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Northern Bangkok residents warned to be ready to evacuate

Thai officials expressed hope on Sunday that central Bangkok would escape the floods that have devastated a third of the country's provinces, but residents along canals in the northern part of the capital were warned to be ready to evacuate.


AFP - Residents living along canals in parts of northern Bangkok were warned Sunday to be ready to evacuate if needed because of the spread of floods that have so far spared most of the Thai capital.

Emergency barriers along Bangkok's swollen Chao Phraya River prevented a major overflow during a spring high tide over the weekend, easing fears that the waterway might burst its banks and engulf the city of 12 million people.

The majority of the capital, including the business and shopping districts, remains dry and weeks of heavy rain have given way to mostly sunny skies.

But a mass of runoff water continues to creep into the capital's outskirts, with several residential areas in the north submerged by waist-deep brown liquid, while the western side of the Chao Phraya has also been inundated.

"The problem is not yet over. It's still serious," said Bangkok governor Sukhumbhand Paribatra.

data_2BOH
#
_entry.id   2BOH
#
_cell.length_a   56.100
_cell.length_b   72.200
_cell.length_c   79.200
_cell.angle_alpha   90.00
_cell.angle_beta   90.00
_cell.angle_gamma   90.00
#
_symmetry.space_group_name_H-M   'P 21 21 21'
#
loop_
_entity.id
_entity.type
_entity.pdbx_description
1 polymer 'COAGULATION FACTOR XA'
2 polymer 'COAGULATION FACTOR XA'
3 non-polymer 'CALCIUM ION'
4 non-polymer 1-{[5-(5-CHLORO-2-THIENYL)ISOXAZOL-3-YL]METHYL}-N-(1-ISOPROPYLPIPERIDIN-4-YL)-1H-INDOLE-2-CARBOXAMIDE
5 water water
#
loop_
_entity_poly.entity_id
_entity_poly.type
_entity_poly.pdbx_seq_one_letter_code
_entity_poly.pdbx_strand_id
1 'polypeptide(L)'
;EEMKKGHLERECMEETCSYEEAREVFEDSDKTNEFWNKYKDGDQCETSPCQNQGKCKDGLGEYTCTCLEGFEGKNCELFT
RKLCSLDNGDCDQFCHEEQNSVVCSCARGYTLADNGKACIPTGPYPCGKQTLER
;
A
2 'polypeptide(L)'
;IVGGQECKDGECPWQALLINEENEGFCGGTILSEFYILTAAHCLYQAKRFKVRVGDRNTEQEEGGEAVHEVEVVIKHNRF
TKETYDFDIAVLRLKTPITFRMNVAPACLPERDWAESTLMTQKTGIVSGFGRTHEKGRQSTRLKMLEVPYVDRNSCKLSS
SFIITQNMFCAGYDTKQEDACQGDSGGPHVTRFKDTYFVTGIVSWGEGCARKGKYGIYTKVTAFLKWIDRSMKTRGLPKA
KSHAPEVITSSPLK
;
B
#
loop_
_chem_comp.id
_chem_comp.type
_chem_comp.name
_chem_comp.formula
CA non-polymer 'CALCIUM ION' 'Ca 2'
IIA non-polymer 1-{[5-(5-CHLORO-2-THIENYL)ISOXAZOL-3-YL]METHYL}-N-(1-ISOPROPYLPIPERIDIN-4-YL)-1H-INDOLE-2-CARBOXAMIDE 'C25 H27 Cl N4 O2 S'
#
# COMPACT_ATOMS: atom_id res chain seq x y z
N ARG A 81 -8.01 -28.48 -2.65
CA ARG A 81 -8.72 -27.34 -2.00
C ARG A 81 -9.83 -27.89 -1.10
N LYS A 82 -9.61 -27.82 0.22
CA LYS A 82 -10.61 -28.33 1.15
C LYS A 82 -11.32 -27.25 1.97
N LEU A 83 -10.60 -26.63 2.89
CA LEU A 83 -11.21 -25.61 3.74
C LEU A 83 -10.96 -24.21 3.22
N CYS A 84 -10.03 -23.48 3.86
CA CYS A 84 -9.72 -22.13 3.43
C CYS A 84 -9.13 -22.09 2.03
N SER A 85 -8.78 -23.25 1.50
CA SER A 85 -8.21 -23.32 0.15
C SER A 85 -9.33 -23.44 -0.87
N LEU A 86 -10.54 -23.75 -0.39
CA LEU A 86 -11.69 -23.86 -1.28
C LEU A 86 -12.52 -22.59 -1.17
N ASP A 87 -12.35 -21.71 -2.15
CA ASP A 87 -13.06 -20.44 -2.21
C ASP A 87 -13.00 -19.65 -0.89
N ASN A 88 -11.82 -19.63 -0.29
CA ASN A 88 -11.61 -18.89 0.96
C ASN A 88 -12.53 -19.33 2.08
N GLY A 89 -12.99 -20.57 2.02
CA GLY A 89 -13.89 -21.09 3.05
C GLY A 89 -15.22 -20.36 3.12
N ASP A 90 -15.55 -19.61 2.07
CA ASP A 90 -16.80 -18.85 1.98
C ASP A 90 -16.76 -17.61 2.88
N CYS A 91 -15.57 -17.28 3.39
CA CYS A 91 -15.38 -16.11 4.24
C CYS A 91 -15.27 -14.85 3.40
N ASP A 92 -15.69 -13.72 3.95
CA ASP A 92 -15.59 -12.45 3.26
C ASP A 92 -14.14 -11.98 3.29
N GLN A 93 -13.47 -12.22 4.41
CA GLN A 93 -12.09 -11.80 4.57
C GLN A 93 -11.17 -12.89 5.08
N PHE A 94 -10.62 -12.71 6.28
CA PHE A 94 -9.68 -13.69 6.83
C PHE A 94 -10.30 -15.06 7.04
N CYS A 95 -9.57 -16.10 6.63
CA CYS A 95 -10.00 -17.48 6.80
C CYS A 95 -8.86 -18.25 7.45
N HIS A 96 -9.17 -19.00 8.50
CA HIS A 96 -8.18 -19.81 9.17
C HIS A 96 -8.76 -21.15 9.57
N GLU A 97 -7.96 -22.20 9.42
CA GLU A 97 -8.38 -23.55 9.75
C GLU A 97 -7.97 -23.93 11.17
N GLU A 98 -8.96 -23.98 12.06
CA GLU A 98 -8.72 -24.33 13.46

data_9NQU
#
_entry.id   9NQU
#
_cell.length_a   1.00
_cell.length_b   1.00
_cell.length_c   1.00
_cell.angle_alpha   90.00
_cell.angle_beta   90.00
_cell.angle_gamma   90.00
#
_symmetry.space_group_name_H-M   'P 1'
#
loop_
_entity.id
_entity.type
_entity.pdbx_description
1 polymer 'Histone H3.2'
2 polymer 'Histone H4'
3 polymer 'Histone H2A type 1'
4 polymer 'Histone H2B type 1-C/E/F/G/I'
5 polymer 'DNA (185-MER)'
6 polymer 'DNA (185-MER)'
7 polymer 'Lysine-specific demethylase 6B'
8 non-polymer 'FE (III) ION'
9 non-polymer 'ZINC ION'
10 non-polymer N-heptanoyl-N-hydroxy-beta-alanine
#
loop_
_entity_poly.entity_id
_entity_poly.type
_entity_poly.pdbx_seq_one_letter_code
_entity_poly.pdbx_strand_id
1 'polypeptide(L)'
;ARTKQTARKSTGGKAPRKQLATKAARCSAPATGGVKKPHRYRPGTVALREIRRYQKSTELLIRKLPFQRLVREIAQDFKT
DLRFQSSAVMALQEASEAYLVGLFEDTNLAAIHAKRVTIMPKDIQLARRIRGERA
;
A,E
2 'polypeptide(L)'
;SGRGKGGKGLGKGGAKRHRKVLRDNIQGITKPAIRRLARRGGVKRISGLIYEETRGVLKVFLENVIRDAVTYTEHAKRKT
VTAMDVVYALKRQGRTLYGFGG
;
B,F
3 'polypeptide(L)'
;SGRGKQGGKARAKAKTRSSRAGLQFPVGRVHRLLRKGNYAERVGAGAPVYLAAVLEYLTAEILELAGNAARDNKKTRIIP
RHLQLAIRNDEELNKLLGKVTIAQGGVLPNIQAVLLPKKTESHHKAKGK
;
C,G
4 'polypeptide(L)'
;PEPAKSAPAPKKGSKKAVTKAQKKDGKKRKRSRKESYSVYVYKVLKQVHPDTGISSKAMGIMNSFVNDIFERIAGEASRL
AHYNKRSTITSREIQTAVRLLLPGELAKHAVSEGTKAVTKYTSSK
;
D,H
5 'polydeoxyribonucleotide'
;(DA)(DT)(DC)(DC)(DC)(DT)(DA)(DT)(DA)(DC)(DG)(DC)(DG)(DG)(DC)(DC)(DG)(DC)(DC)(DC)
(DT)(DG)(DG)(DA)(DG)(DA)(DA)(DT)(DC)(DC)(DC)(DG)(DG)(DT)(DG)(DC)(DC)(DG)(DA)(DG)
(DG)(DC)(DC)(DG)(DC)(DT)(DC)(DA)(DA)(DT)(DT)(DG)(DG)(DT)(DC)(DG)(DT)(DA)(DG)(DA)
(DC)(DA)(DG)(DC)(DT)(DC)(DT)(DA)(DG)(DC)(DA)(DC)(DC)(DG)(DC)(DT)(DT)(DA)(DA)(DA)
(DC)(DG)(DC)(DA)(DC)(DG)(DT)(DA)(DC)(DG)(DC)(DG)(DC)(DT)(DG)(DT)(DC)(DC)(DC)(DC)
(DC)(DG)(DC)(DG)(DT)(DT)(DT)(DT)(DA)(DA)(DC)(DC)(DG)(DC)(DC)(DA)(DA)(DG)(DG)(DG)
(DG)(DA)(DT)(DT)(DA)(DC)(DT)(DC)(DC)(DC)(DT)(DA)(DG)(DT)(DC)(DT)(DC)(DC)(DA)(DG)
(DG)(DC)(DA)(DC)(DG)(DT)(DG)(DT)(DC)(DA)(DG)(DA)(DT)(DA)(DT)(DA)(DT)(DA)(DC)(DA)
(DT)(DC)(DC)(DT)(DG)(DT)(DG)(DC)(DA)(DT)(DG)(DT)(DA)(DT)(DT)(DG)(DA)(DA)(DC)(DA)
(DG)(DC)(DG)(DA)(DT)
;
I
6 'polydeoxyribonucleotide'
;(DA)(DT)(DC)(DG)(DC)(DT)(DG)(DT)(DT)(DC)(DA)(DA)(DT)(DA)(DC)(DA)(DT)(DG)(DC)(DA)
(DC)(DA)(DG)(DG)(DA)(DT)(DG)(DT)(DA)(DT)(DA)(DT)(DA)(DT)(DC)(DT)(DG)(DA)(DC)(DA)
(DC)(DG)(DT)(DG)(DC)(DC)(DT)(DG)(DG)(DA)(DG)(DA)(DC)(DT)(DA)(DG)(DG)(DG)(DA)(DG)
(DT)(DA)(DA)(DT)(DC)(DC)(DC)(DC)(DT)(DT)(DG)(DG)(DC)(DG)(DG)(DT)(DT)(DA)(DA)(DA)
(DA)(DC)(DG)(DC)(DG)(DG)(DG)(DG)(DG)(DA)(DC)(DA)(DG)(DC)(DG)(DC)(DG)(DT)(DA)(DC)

"People who live on both sides of canals in Lak Si, Lad Prao, Chatuchak and Bang Khen: be ready to evacuate to safer areas," he said, referring to four northern Bangkok districts.

The three-month crisis -- triggered by unusually heavy monsoon rains -- has left at least 381 people dead around the kingdom and damaged millions of homes and livelihoods, mostly in northern and central Thailand.

Thousands of residents have left Bangkok, with many heading to coastal resorts away from the path of the water, after the government declared a five-day holiday through Monday. The break will not be extended, it said.

Prime Minister Yingluck Shinawatra, who previously warned the floods could last for weeks, now says the waters are likely to start receding soon because the end of the seasonal high tide will make it easier to drain water out to sea.

"After October 31 the situation is likely to improve if there is no rain," she told reporters.

The government hopes to channel billions of cubic metres of water from the central plains through canals and rivers in and around Bangkok and into the Gulf of Thailand.

Many people in the capital have been stockpiling food and residents in the west of the city have been told to store tap water because supplies will be limited at times as a result of contamination from rubbish and industry.

Countries including the United States and Britain have advised against all but essential travel to Bangkok, but most top tourist attractions and destinations have been unaffected and the main airport is operating normally.

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